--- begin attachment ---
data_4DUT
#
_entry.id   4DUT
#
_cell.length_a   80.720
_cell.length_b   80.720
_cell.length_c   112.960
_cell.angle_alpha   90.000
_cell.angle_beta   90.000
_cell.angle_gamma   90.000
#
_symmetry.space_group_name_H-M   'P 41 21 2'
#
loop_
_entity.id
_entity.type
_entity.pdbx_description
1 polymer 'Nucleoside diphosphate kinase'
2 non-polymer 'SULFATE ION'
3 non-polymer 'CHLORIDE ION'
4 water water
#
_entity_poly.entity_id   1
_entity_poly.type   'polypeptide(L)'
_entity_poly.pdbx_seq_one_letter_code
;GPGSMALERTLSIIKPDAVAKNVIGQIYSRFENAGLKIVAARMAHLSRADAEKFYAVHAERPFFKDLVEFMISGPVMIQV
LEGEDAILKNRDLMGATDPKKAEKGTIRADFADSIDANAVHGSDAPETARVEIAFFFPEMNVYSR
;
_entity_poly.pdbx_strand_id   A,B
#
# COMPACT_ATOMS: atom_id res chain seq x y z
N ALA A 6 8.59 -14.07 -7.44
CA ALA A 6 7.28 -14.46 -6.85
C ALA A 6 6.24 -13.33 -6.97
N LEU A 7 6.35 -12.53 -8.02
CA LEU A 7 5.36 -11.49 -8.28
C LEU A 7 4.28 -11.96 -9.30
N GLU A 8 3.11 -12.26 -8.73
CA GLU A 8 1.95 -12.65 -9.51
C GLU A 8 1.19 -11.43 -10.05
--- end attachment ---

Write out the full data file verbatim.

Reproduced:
data_4DUT
#
_entry.id   4DUT
#
_cell.length_a   80.720
_cell.length_b   80.720
_cell.length_c   112.960
_cell.angle_alpha   90.000
_cell.angle_beta   90.000
_cell.angle_gamma   90.000
#
_symmetry.space_group_name_H-M   'P 41 21 2'
#
loop_
_entity.id
_entity.type
_entity.pdbx_description
1 polymer 'Nucleoside diphosphate kinase'
2 non-polymer 'SULFATE ION'
3 non-polymer 'CHLORIDE ION'
4 water water
#
_entity_poly.entity_id   1
_entity_poly.type   'polypeptide(L)'
_entity_poly.pdbx_seq_one_letter_code
;GPGSMALERTLSIIKPDAVAKNVIGQIYSRFENAGLKIVAARMAHLSRADAEKFYAVHAERPFFKDLVEFMISGPVMIQV
LEGEDAILKNRDLMGATDPKKAEKGTIRADFADSIDANAVHGSDAPETARVEIAFFFPEMNVYSR
;
_entity_poly.pdbx_strand_id   A,B
#
# COMPACT_ATOMS: atom_id res chain seq x y z
N ALA A 6 8.59 -14.07 -7.44
CA ALA A 6 7.28 -14.46 -6.85
C ALA A 6 6.24 -13.33 -6.97
N LEU A 7 6.35 -12.53 -8.02
CA LEU A 7 5.36 -11.49 -8.28
C LEU A 7 4.28 -11.96 -9.30
N GLU A 8 3.11 -12.26 -8.73
CA GLU A 8 1.95 -12.65 -9.51
C GLU A 8 1.19 -11.43 -10.05